Emerging Currencies Drop as EU Elections Add to Political Risks

(Bloomberg) -- Most emerging-market currencies weakened versus the greenback Monday and a gauge of volatility climbed as political risk took center stage following the advance of the far right in European elections.

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The Hungarian forint was one of the biggest losers of the session against both the dollar and the euro after a crushing defeat in the European Parliament vote led French President Emmanuel Macron to call an early election for congress. The Czech koruna, Romanian leu and Polish zloty also lagged peers, weighed down by a weaker euro.

Politics is increasingly becoming a threat to emerging-market assets in a year in which 40 countries are holding national votes. Recent elections in Mexico, South Africa and India saw the countries’ assets tumble after unexpected results.

“Elections didn’t go as planned, spooking markets and raising uncertainty,” wrote TD securities strategists including Mark McCormick and Jayati Bharadwaj. “This is just the start to a more turbulent second-half backdrop, especially as the market has been able to mostly ignore the US political storyline so far.”

A debate between the US presidential candidates later this month may spark some interest from investors, they wrote. For now, the prospects of Marine Le Pen’s far-right party doing well in the French election and the potential impact on Europe’s commitment to supporting Ukraine “may well demand a risk premium” on central and east European currencies this month, according to ING Bank NV strategist Frantisek Taborsky.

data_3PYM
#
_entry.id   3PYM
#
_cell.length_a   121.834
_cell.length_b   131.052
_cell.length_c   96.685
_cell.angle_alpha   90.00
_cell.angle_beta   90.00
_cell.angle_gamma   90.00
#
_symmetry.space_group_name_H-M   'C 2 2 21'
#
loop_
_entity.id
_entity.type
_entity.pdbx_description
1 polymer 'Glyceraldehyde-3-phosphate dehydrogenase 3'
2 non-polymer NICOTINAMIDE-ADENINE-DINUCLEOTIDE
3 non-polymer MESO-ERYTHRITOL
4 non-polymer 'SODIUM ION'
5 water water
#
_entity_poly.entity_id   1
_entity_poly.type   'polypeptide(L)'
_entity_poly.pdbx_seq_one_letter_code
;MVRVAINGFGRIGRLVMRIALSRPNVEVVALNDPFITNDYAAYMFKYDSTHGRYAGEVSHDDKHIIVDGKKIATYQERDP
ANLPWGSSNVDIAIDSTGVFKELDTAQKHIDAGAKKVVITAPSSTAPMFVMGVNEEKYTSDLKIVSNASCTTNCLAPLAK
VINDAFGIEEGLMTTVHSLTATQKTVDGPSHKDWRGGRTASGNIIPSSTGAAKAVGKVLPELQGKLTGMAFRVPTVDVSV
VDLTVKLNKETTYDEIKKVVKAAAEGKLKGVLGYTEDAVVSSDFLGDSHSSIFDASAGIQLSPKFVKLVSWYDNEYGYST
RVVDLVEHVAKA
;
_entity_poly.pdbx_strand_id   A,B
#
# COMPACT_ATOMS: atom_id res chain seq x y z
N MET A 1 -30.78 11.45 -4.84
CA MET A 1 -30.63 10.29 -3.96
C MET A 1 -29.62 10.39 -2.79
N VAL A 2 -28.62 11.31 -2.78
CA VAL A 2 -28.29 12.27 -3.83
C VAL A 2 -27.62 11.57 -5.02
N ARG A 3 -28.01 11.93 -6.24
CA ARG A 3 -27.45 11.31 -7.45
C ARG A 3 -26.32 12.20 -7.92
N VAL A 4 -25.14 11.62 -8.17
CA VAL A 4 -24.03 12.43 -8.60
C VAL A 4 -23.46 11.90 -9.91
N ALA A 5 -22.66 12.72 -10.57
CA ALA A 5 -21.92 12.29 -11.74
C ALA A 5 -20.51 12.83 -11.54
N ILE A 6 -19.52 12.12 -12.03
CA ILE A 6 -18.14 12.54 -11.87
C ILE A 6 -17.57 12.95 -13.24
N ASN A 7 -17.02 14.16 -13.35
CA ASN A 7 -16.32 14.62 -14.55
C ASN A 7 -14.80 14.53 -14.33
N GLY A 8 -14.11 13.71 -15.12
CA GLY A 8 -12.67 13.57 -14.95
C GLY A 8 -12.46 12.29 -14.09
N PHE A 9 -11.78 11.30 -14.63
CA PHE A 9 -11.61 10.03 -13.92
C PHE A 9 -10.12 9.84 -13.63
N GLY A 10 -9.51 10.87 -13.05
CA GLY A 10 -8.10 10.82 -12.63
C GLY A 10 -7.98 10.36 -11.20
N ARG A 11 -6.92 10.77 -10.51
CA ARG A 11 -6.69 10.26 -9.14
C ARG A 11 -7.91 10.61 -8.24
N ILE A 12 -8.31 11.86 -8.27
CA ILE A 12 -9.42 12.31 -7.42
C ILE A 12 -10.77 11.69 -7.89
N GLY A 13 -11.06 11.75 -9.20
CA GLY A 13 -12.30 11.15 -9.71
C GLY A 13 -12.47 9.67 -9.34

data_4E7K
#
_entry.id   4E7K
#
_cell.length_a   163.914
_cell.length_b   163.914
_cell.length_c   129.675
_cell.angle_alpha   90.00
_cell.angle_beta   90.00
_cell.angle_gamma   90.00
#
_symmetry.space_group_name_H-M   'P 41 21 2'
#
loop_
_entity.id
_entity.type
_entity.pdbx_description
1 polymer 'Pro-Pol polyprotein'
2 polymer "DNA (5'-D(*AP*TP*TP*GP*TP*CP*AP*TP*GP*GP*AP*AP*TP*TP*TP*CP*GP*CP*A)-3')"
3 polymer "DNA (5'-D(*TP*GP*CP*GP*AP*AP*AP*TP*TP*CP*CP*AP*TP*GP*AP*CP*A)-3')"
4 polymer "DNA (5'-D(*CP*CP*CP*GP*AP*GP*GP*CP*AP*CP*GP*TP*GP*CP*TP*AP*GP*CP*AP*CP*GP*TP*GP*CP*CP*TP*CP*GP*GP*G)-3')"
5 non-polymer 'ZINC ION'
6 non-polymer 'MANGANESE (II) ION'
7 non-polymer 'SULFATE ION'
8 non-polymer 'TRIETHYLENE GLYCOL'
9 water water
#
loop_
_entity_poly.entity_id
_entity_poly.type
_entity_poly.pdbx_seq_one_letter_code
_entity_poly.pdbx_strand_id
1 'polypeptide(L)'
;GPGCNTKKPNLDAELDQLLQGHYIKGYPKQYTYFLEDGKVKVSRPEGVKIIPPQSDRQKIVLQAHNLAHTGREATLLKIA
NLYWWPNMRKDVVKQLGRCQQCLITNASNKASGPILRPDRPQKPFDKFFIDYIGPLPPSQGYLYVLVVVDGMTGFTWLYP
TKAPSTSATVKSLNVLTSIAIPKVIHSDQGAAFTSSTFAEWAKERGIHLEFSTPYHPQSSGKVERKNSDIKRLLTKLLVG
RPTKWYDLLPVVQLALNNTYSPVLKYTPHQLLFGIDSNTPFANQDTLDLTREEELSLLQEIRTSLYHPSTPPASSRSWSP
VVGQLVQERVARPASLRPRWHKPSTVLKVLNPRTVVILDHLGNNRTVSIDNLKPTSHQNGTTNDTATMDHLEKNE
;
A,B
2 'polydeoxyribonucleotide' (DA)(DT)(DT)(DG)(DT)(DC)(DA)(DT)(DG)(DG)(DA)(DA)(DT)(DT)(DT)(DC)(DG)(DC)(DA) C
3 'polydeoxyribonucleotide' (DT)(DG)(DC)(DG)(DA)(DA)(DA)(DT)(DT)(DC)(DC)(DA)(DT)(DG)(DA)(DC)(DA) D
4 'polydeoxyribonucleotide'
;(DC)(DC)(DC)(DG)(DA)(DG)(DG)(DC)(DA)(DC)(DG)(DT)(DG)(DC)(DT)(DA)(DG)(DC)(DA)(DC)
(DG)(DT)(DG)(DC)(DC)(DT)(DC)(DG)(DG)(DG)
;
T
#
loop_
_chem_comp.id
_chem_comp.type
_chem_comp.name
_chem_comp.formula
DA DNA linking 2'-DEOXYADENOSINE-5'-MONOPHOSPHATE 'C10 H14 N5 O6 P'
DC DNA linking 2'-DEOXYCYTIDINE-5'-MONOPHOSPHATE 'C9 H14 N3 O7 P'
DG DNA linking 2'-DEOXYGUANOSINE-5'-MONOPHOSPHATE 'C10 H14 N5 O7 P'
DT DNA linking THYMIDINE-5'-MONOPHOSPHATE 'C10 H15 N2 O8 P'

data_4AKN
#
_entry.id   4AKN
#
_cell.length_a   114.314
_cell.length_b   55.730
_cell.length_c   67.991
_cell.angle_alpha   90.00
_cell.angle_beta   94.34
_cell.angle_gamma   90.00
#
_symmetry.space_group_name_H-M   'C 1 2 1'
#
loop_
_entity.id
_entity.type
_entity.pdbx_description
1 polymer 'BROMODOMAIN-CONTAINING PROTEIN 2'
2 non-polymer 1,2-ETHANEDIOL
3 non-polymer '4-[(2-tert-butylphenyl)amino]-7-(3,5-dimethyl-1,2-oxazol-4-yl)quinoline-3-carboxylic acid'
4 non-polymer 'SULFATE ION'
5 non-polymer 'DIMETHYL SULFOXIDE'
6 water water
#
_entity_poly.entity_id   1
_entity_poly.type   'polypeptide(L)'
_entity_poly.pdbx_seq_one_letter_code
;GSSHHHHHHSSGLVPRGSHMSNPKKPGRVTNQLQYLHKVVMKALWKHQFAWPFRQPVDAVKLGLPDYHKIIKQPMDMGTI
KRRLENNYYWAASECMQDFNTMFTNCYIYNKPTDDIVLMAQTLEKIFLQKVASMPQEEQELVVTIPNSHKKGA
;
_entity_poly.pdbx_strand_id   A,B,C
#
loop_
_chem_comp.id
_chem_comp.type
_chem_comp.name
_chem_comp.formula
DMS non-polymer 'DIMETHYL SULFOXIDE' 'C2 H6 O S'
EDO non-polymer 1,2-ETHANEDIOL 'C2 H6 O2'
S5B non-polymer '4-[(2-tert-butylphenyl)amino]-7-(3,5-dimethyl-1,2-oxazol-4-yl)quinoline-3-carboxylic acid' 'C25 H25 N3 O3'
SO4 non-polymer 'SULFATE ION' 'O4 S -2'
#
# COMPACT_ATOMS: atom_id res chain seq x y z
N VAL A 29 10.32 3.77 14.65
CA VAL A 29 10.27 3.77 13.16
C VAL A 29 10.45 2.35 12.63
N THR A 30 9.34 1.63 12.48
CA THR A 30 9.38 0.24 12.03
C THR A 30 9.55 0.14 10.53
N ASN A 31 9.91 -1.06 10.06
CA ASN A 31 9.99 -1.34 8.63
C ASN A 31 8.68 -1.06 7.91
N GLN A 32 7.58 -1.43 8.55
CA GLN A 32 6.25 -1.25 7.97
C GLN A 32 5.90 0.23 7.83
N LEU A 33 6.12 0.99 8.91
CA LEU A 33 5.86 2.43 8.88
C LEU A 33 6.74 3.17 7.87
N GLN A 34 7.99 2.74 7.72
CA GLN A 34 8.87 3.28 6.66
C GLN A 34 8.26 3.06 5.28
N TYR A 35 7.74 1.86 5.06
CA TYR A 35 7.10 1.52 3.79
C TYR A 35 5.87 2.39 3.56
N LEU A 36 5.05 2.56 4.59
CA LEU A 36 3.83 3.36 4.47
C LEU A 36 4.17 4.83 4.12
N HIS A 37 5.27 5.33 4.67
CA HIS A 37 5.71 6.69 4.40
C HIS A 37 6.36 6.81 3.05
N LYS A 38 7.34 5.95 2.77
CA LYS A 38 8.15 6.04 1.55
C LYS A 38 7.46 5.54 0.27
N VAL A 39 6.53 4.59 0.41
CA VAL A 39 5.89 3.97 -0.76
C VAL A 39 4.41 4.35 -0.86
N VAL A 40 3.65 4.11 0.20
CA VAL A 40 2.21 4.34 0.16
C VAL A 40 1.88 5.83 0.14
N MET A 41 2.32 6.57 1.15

Money managers are also looking ahead to US inflation data and the Federal Reserve interest rate meeting this week.

The Mexican peso approached a session high after changing directions multiple times throughout the session after Senate Majority Leader Ricardo Monrea said the timeline to discuss constitutional reforms will be coordinated with President-elect Claudia Sheinbaum. Traders also awaited news from a meeting between President Andres Manuel Lopez Obrador and his successor later tonight, as well as a press conference to follow.

One-month implied volatility in the peso has nearly doubled in the last week as it became clear the leftist ruling party had won a large majority in both chambers of congress.

“We expect the currency to reflect a higher risk premium, compared to before the elections, and remain volatile in the near term,” Bertrand Delgado, director for research and strategy at Societe Generale, wrote in a note.

Bucking the trend was the South African rand, which rebounded as traders looked ahead to talks between political parties to form a coalition government. The rand has been battered this month after the election on May 29 failed to produce an outright winner.

“Markets dislike uncertainty — anything that looks like a workable solution that diminishes uncertainty and the risk of extreme outcomes makes markets more comfortable,” said Razia Khan, chief economist for Standard Chartered Bank.

Argentina’s dollar bonds gained the most among emerging-market peers, rebounding after being been battered as lawmakers pushed back against President Javier Milei’s package of pro-market reforms. A vote on the so-called Omnibus bill is expected for June 12.

--With assistance from Mpho Hlakudi.

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